This week was a lot of "this is the last time in two years I'll do this." 
Monday we had to memorize these speeches for each time we enter someone's property and home. Before we give them, we put our bags on the ground, put our hands behind our back, and bend over a bit. In the first one we say, "Mr. _ ,we are so sorry for obnoxiously trampling your lawn but we would like to take this opportunity to chat and become familiar with you. If not, we have other visits we have to be at."  
Monday night we just gathered all kinds of American food for the Tongan elder who is coming to Samoa with us to try.  He was hilarious. He loved everything. We gave him pop rocks and the first thing he said was, "Why do you do this to me?!?!" Apparently he talks a lot and does all kinds of stuff in his sleep so traveling with him for three days is definitely gonna be interesting. 

Tuesday morning we were teaching our "investigator" Ane for the last time. During the lesson I realized I forgot something I needed and so I asked if I could run to the class to get and she said yes. So I got it and ran back but when I sat down, I realized I grab the wrong thing and I just put my head down and ran and got the paper I needed. My teacher was cracking up.

After that we had to go to the doctor because Elder Redd had a toenail issue. On the way to the doctor we drove past the BYU baseball field and the team was out there practicing. That made me super homesick but I know my time will come in a couple years.
That night we sang a little farewell thing for us with the whole zone. The spirit was SOO strong. We hardly know what we are singing when we sing in Samoan but we still are able to feel the spirit which is awesome.

Thursday we had in-field orientation. In-field orientation is just role playing basically the whole time from 8:00-5:30. It wasn't as bad as people had said it was but it was still pretty rough. That night we did Skype TRC. The people we taught were so nice and I understood a lot of what they were saying which was really cool. 

That night we said goodbye to our teacher, Uso Kinisone. He was such a good teacher and challenged me to be better. He pushed me just the right amount and I progressed so much because of him. He shared his mission stories and pictures with us that night and it got me so pumped. I am pretty scared though about the centipedes that are on the island. They're like the size of your hand and the bites are really painful. I'm gonna do everything I can to avoid them. I don't know how I'll react when I see one for the first time.

I'm so excited to get out to Samoa but a little nervous at the same time. I know I'll remember these experinces for the rest of my life and I can't wait to share them with you as I go!!
Alofa ia te latou!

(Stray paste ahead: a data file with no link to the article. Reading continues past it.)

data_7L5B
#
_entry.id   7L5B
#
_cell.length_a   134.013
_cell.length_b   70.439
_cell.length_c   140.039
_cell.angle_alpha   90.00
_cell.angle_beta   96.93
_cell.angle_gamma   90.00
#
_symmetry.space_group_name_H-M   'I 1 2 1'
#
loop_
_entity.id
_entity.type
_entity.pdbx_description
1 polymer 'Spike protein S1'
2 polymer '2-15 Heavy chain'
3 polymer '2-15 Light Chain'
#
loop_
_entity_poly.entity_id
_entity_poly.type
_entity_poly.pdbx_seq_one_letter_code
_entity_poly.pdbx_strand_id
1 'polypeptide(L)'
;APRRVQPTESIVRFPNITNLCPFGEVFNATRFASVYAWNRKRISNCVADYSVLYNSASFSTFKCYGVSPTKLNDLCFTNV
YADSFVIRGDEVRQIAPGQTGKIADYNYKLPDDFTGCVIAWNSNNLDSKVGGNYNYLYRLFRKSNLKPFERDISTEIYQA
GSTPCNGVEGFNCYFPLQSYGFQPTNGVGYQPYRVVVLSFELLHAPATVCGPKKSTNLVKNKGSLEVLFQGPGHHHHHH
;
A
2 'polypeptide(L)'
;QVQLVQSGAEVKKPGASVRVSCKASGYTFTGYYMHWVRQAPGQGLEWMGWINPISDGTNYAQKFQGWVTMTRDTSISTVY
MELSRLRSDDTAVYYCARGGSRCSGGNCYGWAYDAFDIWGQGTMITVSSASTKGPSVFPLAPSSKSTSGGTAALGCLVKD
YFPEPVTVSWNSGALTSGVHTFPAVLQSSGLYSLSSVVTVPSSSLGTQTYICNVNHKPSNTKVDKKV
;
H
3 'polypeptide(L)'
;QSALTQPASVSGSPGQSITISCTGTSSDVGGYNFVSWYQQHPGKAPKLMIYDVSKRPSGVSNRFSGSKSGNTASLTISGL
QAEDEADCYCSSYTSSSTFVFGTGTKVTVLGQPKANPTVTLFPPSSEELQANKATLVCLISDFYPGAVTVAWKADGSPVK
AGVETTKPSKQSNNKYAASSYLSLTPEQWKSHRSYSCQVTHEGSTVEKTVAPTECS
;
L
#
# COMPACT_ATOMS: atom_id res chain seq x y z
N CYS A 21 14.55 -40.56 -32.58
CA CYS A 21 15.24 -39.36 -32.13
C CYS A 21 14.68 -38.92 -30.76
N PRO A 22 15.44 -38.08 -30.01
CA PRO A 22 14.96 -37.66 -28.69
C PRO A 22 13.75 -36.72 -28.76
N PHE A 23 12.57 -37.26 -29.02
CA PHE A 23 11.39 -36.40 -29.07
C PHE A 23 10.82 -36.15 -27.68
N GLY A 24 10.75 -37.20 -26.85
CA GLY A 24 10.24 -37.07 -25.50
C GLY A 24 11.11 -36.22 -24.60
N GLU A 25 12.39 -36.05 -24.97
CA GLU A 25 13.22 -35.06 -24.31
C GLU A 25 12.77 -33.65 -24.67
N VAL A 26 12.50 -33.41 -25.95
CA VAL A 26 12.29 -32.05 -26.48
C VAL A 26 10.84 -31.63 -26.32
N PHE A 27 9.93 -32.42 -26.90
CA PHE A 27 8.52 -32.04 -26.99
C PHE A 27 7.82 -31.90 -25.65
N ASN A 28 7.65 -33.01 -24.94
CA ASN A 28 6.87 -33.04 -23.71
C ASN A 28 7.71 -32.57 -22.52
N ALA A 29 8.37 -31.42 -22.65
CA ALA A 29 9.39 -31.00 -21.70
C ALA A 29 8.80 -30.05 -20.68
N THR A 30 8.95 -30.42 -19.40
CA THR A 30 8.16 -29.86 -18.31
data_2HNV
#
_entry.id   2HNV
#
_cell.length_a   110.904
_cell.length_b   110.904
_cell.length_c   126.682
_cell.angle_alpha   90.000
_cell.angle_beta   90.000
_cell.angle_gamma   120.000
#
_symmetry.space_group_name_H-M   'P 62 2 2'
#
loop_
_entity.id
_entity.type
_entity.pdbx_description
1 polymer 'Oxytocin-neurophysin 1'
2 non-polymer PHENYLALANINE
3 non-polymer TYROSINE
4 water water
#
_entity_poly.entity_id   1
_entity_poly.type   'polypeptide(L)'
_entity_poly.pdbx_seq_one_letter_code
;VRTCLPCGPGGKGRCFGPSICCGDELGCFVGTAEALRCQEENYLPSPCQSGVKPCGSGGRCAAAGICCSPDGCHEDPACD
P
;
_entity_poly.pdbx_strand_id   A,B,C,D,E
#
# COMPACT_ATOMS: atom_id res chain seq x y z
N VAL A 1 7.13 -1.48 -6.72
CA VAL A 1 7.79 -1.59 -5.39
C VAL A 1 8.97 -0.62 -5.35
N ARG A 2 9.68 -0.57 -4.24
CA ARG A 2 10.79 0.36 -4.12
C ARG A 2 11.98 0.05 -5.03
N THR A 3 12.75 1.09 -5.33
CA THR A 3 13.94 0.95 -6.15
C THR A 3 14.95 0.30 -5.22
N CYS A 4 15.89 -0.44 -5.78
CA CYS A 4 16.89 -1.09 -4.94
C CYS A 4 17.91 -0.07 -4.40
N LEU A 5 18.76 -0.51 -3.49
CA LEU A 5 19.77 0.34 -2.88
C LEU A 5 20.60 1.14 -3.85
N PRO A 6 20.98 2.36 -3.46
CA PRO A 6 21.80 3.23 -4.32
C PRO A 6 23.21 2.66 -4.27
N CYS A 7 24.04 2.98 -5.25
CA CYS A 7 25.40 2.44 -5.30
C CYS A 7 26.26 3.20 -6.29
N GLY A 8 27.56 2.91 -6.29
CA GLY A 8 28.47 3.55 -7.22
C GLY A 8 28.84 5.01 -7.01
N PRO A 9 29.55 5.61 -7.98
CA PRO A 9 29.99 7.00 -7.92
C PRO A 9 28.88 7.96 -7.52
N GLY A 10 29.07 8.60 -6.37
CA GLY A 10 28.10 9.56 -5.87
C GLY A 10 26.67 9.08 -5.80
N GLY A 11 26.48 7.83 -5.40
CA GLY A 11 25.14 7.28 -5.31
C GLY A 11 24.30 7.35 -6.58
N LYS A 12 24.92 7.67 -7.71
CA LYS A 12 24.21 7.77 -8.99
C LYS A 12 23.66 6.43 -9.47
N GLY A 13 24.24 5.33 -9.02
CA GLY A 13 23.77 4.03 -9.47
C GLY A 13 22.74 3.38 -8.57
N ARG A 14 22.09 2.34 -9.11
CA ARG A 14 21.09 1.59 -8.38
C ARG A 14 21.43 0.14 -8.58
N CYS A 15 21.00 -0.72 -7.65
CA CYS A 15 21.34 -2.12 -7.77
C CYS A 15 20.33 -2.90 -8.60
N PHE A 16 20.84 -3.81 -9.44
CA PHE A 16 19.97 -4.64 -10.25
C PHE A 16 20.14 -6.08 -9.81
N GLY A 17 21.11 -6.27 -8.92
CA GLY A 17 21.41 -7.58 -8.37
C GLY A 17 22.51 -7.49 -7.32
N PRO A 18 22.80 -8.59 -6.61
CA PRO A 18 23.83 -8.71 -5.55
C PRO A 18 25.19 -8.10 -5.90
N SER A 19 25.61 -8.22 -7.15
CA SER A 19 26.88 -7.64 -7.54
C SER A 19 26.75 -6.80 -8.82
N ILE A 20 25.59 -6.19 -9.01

Elder Sterner

Just a note from mom and dad.  Justin arrived in Samoa after about 20 hours on a plane and about that long sitting in airports.  Here he is in Samoa with his Mission President and his wife.  Let the adventure begin!

Saturday, October 10, 2015

One month ago today I reported to the MTC...

Flight Plans.  What happened to October 18th?!

Malo soi fua!! 

First off, shout out to the bro for verbally committing to the Y!!!! So stoked we're gonna get to ball out together in college!

This week was exciting. Getting to watch conference at the MTC was a great experience. I think this was the first conference weekend in my life I watched every session and I loved it. One of the main things I took away from conference is what President Uchtdorf said in the very first talk of conference. He talked about preaching the gospel plainly. I feel like this applies to everyone, not just missionaries. A lot of people have a lot of questions about our church and if we just give them simple answers, it will help them understand what we believe.  I feel like this will be pretty easy for me in Samoa cause I can only say simple sentences and concepts. That's just one thing that stuck out to me and made me think about how I can make it easier for the people I teach to understand the gospel.

On Monday we got our flight plans!! So stoked! We leave Saturday the 17th. Fly to San Francisco then to New Zealand which is an 11 hour flight. During the flight we will have skipped October 18th completely. We have a 10 hour layover in New Zealand.... Then we have a 5 hour flight to Samoa!! I'm a little nervous but I'm so excited. I still can't speak the language but I'm so excited to get there! I've been exploring on google earth the past few days and it's so beautiful. I still can't believe I get to preach the gospel in such a beautiful place for two whole years.